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Judge to allow cameras at bomb trial

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LOS ANGELES — TV cameras will be allowed at the trial of a former Symbionese Liberation Army member accused of trying to bomb police cars in 1975 to avenge the deaths of SLA members, a court spokesman said Friday.

Court TV and others fought for the admission of cameras to a trial they said was of great public interest. The District Attorney's Office opposed televising the trial; the defense favored it.

Sara Jane Olson, formerly known as Kathleen Soliah, is charged with placing pipe bombs under two police cars in retaliation for a 1974 police shootout in which six SLA members died. The bombs did not detonate. Olson has said she had nothing to do with the bombs.

The three TV cameras will have fixed views of the lawyers' podium, the judge's bench and the witness stand, court spokesman Kyle Christopherson said. Still photo cameras also will be allowed.

Superior Court Judge Larry P. Fidler is expected to put the media rules in writing next week, Christopherson said.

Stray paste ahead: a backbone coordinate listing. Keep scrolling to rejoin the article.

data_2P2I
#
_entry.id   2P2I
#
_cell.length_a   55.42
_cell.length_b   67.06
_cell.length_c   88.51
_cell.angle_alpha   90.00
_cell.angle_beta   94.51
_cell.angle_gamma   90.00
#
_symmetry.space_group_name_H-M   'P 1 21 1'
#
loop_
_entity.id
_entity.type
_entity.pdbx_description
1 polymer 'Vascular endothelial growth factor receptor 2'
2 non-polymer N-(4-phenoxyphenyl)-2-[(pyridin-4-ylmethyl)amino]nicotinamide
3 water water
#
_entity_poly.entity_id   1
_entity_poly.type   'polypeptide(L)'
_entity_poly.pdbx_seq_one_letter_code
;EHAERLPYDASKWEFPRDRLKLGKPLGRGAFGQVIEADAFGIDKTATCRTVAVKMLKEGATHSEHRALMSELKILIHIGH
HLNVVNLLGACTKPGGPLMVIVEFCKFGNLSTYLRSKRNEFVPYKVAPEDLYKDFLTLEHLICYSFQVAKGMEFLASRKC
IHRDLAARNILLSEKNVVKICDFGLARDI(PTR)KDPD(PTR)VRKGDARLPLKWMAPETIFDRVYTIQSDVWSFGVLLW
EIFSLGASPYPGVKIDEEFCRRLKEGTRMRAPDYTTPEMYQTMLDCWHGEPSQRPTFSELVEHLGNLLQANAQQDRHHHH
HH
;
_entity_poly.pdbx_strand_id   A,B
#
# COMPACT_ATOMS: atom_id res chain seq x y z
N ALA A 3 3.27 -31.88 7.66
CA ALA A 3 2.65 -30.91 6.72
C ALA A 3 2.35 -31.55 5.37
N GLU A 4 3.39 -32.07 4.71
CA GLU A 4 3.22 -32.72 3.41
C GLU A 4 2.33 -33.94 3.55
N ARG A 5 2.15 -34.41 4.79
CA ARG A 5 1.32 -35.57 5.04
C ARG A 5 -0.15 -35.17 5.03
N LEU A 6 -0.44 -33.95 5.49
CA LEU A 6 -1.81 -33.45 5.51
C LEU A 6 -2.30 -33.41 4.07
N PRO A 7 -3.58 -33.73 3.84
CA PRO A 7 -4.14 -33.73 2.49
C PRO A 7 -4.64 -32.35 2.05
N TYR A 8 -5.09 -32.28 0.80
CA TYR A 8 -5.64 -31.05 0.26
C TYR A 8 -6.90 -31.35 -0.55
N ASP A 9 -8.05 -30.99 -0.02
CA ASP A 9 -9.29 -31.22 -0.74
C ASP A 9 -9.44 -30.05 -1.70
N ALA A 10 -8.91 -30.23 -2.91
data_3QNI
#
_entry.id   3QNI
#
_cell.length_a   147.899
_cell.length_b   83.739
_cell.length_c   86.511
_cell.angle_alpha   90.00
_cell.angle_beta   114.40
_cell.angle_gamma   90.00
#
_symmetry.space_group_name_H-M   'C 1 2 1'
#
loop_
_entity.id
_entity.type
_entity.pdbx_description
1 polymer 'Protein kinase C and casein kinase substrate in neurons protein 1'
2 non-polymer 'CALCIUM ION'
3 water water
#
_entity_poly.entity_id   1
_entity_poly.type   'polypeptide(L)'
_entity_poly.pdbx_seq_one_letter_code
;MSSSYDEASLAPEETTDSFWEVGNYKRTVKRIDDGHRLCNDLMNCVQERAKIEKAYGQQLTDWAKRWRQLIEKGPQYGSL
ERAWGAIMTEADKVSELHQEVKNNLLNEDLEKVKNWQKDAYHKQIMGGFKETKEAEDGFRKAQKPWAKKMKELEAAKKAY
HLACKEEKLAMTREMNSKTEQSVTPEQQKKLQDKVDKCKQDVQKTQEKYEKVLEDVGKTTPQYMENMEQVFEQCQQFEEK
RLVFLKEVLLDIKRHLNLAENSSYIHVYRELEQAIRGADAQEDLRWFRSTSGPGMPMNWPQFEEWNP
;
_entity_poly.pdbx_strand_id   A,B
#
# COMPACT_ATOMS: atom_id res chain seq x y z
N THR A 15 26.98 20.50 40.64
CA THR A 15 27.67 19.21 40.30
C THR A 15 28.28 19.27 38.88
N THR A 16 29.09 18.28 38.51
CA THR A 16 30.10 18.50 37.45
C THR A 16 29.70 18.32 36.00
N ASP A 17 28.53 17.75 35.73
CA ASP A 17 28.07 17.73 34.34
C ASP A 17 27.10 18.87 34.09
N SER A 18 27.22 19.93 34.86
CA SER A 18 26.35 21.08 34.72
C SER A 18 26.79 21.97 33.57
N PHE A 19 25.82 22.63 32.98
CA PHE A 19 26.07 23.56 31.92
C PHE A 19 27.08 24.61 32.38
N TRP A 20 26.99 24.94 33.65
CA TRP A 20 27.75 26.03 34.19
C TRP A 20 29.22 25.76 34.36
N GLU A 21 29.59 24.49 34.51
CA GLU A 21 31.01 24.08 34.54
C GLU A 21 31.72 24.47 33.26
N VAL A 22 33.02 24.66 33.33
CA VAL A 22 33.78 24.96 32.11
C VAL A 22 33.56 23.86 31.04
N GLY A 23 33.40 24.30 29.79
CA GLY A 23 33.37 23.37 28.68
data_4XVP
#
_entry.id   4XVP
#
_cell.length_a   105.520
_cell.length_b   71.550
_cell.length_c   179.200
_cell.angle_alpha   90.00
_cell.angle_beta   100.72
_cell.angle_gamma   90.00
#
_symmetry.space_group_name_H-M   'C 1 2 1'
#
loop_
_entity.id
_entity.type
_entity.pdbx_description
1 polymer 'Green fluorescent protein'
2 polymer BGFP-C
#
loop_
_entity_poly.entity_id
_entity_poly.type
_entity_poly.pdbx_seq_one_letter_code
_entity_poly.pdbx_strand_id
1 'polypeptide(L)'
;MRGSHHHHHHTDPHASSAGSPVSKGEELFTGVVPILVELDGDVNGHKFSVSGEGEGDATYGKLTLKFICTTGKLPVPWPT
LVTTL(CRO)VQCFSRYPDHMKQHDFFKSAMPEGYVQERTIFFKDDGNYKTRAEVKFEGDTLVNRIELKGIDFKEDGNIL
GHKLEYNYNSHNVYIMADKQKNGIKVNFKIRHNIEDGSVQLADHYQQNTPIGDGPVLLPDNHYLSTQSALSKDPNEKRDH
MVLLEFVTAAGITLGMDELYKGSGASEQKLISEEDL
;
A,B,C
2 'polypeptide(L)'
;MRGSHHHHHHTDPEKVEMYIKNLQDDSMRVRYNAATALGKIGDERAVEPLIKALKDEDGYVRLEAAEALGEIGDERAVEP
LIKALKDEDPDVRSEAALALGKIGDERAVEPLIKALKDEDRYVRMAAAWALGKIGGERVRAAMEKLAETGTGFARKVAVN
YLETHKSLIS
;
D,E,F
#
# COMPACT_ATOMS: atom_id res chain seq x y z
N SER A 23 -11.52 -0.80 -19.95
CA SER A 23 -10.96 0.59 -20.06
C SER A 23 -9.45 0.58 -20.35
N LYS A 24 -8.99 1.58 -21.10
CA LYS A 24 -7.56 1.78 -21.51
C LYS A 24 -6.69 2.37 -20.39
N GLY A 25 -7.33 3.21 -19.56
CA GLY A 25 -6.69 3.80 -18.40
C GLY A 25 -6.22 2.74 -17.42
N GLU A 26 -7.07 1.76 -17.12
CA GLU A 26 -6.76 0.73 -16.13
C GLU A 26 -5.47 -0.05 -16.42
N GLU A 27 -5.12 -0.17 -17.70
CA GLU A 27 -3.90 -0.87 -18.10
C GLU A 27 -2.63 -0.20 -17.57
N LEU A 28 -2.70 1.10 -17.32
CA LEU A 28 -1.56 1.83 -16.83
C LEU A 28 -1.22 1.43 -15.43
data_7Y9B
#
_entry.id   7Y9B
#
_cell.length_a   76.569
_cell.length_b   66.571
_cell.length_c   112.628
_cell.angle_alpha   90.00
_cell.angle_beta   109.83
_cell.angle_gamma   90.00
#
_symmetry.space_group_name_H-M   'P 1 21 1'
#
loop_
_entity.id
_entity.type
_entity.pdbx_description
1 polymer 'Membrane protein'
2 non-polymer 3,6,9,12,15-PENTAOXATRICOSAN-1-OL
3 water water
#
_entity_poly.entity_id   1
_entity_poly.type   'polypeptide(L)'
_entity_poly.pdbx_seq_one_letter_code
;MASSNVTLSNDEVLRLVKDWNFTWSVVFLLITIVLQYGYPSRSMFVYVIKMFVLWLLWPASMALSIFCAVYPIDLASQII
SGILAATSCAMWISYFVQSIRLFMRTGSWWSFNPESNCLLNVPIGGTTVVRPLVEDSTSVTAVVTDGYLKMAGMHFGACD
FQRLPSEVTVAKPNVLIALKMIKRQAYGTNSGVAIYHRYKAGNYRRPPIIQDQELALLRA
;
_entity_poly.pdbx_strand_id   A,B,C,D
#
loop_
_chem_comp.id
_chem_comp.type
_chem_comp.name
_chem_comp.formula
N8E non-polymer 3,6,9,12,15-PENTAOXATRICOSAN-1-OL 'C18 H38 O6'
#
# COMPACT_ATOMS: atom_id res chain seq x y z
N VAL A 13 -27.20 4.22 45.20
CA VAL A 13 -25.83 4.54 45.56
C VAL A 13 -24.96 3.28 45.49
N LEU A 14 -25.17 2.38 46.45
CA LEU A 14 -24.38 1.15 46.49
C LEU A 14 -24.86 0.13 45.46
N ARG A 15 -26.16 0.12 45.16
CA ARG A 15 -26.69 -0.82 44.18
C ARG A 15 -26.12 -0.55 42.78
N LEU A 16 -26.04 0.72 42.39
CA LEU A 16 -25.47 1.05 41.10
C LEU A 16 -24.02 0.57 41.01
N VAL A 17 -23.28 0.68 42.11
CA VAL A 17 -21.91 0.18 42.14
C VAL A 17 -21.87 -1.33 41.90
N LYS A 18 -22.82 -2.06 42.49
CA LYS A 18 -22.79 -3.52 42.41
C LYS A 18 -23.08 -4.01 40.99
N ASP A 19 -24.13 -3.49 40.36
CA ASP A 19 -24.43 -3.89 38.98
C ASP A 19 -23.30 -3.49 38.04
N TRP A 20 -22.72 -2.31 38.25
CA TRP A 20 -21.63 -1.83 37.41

The issue of cameras in court has been controversial in Los Angeles since the televised O.J. Simpson murder trial in 1994-95. Olson lawyer Shawn Chapman was a member of Simpson's defense team.

During a hearing Friday, the judge denied a defense bid to delay the trial, saying he will begin hearing pretrial motions on April 30.

Olson, who attended the hearing, was living as a Minnesota housewife and mother until her arrest in June 1999 after her picture appeared on "America's Most Wanted."

At the trial, the prosecution has said it intends to exhume the history of the SLA. Although prosecutors concede Olson was not involved in kidnapping newspaper heiress Patty Hearst or killing an Oakland school superintendent, they say details about those crimes will show the SLA's nature.